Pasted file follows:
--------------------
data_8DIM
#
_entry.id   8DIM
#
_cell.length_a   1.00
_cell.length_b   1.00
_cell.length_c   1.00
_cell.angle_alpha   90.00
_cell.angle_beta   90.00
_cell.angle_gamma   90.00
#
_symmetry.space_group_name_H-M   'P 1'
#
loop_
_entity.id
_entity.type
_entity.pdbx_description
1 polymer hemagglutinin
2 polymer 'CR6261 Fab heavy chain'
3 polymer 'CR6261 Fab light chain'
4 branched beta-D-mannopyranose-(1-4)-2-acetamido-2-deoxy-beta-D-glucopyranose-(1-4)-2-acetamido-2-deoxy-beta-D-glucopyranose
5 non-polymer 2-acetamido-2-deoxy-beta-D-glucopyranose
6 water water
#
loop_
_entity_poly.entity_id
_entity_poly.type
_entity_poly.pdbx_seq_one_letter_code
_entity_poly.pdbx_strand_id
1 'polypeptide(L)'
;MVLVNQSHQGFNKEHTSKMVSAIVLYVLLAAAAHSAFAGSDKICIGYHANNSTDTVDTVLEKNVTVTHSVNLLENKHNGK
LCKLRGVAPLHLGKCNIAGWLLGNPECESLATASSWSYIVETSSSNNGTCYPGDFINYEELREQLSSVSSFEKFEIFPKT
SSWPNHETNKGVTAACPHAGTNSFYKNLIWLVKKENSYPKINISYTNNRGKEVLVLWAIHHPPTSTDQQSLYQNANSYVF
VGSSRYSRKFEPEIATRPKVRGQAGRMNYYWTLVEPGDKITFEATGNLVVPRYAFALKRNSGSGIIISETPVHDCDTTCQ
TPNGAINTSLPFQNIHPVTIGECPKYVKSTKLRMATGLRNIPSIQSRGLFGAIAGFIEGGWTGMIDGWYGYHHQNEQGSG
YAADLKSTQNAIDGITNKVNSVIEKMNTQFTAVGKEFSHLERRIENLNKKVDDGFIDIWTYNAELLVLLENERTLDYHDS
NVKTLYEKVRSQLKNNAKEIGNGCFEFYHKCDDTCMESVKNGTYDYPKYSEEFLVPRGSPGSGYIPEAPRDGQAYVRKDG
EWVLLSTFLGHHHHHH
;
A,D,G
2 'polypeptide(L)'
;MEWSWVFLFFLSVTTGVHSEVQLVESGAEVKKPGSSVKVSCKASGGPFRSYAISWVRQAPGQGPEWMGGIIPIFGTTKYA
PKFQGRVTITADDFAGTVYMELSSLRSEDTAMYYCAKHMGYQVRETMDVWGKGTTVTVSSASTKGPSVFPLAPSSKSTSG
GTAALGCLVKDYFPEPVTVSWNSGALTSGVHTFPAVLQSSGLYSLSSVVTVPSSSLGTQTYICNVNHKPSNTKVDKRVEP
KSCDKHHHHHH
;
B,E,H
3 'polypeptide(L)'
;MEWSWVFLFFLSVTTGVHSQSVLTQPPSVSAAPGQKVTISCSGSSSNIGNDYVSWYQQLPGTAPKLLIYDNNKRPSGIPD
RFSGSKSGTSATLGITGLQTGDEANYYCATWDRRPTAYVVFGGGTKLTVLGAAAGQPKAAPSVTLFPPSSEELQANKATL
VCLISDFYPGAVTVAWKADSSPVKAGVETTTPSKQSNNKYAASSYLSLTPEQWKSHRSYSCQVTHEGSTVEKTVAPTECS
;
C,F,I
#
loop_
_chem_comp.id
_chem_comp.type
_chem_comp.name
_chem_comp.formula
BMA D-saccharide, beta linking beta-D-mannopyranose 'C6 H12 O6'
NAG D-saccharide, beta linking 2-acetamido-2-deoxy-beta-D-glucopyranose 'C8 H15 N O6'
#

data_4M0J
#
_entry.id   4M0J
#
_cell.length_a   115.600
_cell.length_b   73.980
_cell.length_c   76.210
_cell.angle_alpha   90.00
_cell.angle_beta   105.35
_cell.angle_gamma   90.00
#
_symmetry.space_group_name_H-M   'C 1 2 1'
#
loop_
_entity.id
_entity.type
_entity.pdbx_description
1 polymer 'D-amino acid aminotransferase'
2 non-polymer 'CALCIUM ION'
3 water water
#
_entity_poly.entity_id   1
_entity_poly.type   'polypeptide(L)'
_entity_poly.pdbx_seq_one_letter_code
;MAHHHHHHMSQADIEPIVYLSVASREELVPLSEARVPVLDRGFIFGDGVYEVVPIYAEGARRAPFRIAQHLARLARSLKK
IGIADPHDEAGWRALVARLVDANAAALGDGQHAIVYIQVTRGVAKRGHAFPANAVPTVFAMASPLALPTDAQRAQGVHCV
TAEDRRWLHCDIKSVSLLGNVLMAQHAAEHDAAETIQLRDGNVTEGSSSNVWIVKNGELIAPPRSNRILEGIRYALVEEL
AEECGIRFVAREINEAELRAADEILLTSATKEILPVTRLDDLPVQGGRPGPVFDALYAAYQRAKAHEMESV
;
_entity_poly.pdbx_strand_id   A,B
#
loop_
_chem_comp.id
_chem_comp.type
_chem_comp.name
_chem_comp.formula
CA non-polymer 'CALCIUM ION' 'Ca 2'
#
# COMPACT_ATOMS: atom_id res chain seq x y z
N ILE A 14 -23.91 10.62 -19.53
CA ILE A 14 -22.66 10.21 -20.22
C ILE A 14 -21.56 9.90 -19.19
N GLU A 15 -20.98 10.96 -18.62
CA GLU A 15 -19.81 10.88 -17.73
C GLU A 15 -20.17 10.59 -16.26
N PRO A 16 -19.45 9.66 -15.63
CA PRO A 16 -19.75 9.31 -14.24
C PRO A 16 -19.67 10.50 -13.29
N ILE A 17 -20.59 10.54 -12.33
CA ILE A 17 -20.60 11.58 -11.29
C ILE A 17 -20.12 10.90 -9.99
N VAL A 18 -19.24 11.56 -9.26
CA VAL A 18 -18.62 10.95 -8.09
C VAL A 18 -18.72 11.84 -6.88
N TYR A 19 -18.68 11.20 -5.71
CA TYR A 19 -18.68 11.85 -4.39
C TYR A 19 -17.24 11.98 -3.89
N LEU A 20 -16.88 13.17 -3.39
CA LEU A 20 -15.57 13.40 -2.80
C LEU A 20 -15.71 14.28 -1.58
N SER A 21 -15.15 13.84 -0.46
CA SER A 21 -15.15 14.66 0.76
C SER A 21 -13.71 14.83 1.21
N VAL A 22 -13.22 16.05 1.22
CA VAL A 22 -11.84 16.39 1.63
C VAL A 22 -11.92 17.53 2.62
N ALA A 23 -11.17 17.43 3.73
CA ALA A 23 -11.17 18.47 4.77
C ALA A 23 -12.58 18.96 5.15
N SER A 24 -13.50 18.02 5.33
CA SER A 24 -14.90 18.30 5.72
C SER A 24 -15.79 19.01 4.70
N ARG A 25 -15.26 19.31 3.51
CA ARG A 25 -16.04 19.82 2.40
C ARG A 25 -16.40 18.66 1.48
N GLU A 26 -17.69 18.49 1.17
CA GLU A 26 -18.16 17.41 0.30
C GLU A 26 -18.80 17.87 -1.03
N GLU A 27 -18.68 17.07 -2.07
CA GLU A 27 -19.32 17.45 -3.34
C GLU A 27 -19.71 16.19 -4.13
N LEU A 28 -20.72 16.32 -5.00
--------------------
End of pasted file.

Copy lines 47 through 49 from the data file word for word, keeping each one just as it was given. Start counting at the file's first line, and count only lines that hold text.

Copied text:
B,E,H
3 'polypeptide(L)'
;MEWSWVFLFFLSVTTGVHSQSVLTQPPSVSAAPGQKVTISCSGSSSNIGNDYVSWYQQLPGTAPKLLIYDNNKRPSGIPD